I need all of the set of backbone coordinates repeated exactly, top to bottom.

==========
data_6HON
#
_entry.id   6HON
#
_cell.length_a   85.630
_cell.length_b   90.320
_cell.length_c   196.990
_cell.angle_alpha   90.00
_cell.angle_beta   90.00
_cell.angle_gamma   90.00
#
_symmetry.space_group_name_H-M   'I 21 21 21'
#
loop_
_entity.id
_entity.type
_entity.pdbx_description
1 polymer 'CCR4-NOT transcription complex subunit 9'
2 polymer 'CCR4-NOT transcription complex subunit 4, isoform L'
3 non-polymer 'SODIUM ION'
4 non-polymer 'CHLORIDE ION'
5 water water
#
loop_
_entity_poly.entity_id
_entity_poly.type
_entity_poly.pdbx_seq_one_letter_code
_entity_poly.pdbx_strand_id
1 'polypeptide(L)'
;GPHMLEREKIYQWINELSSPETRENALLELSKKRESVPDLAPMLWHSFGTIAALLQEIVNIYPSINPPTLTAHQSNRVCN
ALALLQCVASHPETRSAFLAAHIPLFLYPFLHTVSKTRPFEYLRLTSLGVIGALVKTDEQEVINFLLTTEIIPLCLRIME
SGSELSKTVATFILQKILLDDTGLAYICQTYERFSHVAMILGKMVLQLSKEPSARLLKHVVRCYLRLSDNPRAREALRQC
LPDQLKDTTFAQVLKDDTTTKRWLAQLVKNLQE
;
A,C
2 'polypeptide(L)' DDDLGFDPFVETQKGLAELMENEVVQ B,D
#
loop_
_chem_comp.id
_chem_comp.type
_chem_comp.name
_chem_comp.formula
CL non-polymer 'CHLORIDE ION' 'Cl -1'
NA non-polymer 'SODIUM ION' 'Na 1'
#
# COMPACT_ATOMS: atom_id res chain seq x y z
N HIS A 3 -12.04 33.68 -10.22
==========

data_6HON
#
_entry.id   6HON
#
_cell.length_a   85.630
_cell.length_b   90.320
_cell.length_c   196.990
_cell.angle_alpha   90.00
_cell.angle_beta   90.00
_cell.angle_gamma   90.00
#
_symmetry.space_group_name_H-M   'I 21 21 21'
#
loop_
_entity.id
_entity.type
_entity.pdbx_description
1 polymer 'CCR4-NOT transcription complex subunit 9'
2 polymer 'CCR4-NOT transcription complex subunit 4, isoform L'
3 non-polymer 'SODIUM ION'
4 non-polymer 'CHLORIDE ION'
5 water water
#
loop_
_entity_poly.entity_id
_entity_poly.type
_entity_poly.pdbx_seq_one_letter_code
_entity_poly.pdbx_strand_id
1 'polypeptide(L)'
;GPHMLEREKIYQWINELSSPETRENALLELSKKRESVPDLAPMLWHSFGTIAALLQEIVNIYPSINPPTLTAHQSNRVCN
ALALLQCVASHPETRSAFLAAHIPLFLYPFLHTVSKTRPFEYLRLTSLGVIGALVKTDEQEVINFLLTTEIIPLCLRIME
SGSELSKTVATFILQKILLDDTGLAYICQTYERFSHVAMILGKMVLQLSKEPSARLLKHVVRCYLRLSDNPRAREALRQC
LPDQLKDTTFAQVLKDDTTTKRWLAQLVKNLQE
;
A,C
2 'polypeptide(L)' DDDLGFDPFVETQKGLAELMENEVVQ B,D
#
loop_
_chem_comp.id
_chem_comp.type
_chem_comp.name
_chem_comp.formula
CL non-polymer 'CHLORIDE ION' 'Cl -1'
NA non-polymer 'SODIUM ION' 'Na 1'
#
# COMPACT_ATOMS: atom_id res chain seq x y z
N HIS A 3 -12.04 33.68 -10.22